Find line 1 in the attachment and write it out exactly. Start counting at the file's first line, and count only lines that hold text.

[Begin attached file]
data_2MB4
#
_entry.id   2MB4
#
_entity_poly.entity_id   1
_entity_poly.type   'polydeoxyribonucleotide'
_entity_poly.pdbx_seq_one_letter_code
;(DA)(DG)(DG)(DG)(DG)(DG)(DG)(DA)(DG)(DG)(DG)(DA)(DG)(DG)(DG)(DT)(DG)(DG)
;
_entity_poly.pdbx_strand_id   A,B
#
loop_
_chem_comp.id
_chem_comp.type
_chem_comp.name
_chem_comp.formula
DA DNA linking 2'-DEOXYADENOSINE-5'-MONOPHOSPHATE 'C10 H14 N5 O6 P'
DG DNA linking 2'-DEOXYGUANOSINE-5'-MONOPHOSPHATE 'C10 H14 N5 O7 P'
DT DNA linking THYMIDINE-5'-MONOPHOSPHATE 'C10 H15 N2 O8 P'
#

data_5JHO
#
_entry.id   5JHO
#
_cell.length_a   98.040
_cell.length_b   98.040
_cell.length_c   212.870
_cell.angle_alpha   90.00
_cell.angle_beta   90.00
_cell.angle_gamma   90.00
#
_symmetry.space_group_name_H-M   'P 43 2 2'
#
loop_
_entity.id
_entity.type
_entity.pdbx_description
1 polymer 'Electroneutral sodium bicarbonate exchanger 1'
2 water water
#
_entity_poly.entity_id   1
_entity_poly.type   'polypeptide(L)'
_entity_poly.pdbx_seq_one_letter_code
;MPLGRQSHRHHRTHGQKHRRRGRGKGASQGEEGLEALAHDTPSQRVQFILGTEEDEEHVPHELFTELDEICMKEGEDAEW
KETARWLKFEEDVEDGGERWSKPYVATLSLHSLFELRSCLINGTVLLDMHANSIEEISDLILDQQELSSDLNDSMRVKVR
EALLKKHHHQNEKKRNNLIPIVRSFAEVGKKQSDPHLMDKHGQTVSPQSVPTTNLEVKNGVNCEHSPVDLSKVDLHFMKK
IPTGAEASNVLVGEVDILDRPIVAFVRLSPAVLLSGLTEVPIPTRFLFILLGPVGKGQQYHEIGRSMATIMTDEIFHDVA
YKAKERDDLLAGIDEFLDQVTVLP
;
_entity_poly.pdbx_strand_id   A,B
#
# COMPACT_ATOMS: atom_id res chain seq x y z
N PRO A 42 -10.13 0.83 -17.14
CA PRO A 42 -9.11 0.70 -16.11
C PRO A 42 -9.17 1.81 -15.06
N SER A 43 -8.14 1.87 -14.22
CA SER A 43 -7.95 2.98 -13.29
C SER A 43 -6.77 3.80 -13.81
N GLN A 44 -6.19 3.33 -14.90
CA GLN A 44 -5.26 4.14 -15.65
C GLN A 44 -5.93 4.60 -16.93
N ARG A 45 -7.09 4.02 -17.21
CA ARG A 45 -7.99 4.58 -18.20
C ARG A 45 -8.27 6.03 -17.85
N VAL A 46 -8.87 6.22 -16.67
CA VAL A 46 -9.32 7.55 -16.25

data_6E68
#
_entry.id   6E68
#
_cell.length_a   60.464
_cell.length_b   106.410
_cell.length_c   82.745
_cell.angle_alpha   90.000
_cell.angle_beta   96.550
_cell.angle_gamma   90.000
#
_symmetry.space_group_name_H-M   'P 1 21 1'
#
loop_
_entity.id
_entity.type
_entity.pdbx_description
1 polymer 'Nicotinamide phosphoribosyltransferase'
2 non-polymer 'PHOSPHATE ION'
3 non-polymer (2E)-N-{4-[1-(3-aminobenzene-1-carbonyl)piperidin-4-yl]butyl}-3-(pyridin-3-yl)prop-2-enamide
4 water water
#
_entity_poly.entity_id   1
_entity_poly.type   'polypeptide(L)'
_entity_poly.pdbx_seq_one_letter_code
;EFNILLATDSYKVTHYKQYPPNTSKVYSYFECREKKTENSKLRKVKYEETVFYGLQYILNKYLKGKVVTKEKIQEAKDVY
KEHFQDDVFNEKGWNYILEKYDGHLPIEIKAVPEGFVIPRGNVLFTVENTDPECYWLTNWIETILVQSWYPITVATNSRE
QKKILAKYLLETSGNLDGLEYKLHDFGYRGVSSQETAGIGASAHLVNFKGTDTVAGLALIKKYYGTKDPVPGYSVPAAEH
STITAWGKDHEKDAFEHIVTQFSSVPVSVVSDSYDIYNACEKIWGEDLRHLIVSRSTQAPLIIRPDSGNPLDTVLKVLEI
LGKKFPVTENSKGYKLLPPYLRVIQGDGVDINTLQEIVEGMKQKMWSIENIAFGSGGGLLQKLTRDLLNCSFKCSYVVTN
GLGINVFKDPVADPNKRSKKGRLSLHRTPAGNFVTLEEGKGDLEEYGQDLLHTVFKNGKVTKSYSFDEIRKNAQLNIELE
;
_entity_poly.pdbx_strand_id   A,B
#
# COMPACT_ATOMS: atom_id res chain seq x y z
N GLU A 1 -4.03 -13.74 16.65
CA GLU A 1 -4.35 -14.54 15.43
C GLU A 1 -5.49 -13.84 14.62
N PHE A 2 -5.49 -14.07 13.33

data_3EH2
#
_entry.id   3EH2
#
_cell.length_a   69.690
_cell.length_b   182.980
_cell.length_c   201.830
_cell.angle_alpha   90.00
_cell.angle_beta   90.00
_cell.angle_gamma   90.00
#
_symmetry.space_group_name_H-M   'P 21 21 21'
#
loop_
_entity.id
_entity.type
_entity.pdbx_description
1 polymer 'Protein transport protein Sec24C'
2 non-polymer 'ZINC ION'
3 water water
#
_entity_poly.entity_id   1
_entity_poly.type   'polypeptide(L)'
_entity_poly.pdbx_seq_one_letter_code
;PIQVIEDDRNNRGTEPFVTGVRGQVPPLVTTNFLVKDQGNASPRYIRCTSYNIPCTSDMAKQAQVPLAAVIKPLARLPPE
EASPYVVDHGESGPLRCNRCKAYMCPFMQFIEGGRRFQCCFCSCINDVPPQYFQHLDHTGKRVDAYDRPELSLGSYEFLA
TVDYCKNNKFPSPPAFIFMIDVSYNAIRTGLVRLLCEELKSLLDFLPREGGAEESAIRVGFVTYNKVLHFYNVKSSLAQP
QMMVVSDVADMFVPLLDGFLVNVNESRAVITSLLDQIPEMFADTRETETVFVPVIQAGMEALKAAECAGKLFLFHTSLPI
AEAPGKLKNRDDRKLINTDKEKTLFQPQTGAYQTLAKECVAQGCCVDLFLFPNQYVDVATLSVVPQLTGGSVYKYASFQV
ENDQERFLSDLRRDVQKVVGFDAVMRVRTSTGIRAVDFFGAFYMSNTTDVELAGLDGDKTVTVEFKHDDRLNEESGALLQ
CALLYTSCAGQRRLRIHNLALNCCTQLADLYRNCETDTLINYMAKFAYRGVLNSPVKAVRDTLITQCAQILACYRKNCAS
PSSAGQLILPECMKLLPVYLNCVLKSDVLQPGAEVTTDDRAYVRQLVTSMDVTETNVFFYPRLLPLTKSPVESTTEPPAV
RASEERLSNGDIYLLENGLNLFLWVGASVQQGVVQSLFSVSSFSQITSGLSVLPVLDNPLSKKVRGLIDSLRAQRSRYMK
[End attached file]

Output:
data_2MB4